Australian biofabrication institute to revolutionize hospital healthcare

Australia’s first biofabrication research institute is set to open in the Herston Health Precinct (Australia) in 2017, for imaging, modeling and manufacturing 3D patient-specific tissues.

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Metro North Hospital and Health Service and Queensland University of Technology have partnered to create a biofabrication institute at the Herston Health Precinct (all Brisbaine, Australia), which aims to manufacture patient-specific tissues within the hospital for quick and effective treatment.

The institute will work closely with engineers, clinicians, patients and researchers to produce the tissues. "It will be the first time a biomanufacturing institute will be co-located with a high-level hospital," explained Minister for Health Cameron Dick. "Our vision for healthcare is that the biofabrication institute will pave the way for 3D printers to sit in operating theatres, ready to print tissue as needed, in our hospitals of the future."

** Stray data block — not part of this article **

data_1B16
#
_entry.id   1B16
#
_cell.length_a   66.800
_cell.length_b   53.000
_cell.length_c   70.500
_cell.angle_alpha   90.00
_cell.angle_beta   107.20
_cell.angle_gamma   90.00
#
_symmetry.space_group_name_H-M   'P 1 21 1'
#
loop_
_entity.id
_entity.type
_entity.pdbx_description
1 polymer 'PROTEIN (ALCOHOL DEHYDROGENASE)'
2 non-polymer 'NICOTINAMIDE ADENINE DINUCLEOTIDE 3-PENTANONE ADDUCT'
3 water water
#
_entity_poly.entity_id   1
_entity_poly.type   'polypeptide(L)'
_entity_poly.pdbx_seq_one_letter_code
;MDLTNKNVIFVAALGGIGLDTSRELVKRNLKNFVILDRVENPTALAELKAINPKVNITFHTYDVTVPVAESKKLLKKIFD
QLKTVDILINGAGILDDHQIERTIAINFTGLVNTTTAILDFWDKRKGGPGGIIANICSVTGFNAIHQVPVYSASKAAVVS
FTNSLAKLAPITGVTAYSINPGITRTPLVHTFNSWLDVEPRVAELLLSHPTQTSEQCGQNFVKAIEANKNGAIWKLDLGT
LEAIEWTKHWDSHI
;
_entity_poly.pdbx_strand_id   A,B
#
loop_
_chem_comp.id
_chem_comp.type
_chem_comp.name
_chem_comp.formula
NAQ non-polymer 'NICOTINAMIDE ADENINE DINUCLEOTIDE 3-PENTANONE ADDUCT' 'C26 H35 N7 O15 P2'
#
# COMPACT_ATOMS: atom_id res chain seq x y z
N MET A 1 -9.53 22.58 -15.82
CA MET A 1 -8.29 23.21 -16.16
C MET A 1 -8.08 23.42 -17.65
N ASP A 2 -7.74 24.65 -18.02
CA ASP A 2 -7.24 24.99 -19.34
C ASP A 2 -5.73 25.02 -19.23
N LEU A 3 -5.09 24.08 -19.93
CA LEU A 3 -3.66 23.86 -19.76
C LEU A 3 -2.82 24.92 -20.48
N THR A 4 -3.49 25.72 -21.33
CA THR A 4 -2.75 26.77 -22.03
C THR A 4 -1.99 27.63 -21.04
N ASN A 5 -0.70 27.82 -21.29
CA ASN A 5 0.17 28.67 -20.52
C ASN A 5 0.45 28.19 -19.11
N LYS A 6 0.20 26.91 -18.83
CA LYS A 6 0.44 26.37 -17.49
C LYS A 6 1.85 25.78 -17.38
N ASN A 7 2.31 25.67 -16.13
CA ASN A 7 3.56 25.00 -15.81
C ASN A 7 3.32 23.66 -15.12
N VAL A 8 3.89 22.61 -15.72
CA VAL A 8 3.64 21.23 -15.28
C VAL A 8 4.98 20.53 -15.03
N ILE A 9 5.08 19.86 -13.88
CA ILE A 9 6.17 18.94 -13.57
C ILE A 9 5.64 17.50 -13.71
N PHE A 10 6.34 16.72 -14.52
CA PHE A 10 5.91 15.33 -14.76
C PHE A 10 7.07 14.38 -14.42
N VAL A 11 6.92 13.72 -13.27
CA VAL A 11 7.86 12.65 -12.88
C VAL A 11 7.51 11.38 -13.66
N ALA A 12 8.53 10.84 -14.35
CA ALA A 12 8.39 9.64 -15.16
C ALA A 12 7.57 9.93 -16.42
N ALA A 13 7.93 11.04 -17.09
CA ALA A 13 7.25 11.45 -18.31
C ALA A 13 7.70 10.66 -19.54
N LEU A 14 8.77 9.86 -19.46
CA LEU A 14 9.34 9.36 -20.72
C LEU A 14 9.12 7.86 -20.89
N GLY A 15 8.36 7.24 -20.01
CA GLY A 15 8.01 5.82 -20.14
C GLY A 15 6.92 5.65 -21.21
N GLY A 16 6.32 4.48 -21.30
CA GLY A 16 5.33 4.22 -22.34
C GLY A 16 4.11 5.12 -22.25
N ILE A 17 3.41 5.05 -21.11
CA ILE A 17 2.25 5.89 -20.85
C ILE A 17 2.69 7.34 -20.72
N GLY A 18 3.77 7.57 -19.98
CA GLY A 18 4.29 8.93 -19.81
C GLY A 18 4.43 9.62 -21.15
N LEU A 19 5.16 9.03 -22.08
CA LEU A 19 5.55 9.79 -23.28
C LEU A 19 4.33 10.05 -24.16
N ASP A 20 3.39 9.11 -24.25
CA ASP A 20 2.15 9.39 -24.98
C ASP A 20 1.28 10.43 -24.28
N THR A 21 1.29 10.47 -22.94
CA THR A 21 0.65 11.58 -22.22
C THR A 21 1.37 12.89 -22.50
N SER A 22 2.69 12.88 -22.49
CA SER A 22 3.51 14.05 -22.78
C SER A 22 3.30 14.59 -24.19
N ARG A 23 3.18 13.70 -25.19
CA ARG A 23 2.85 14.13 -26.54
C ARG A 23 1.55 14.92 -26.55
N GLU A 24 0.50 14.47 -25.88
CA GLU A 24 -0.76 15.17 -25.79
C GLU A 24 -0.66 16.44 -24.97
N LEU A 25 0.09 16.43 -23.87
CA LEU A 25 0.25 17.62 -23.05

The institute, spanning two floors, will include a wide range of capabilities, including tissue engineering, clinical scanning and visualization, 3D modeling and manufacturing, educational spaces and innovation hubs – providing opportunities to develop cutting-edge techniques and technologies, and for other clinicians and scientists to develop their skills in this area.

Queensland University of Technology Biofabrication and Tissue Morphology Group Associate Professor Mia Woodruff explained that the use of autologous cells and US FDA-approved materials for 3D means the tissues should not suffer rejection or immunological issues. "A lot of the implants we are developing, we can implant into a patient and as the tissue grows back, it is not rejected, the scaffold will resorb over time and the tissue will grow even more and eventually the implant is gone.”

The “end game” of the institute is to 3D print patient-specific organs in the hospital for transplantation into patients. Although this possibility is currently a long way off, bringing all the expertise and stakeholders around 3D bioprinting into one location directly inside the healthcare setting with certainly help accelerate this clinical translation of this technology.


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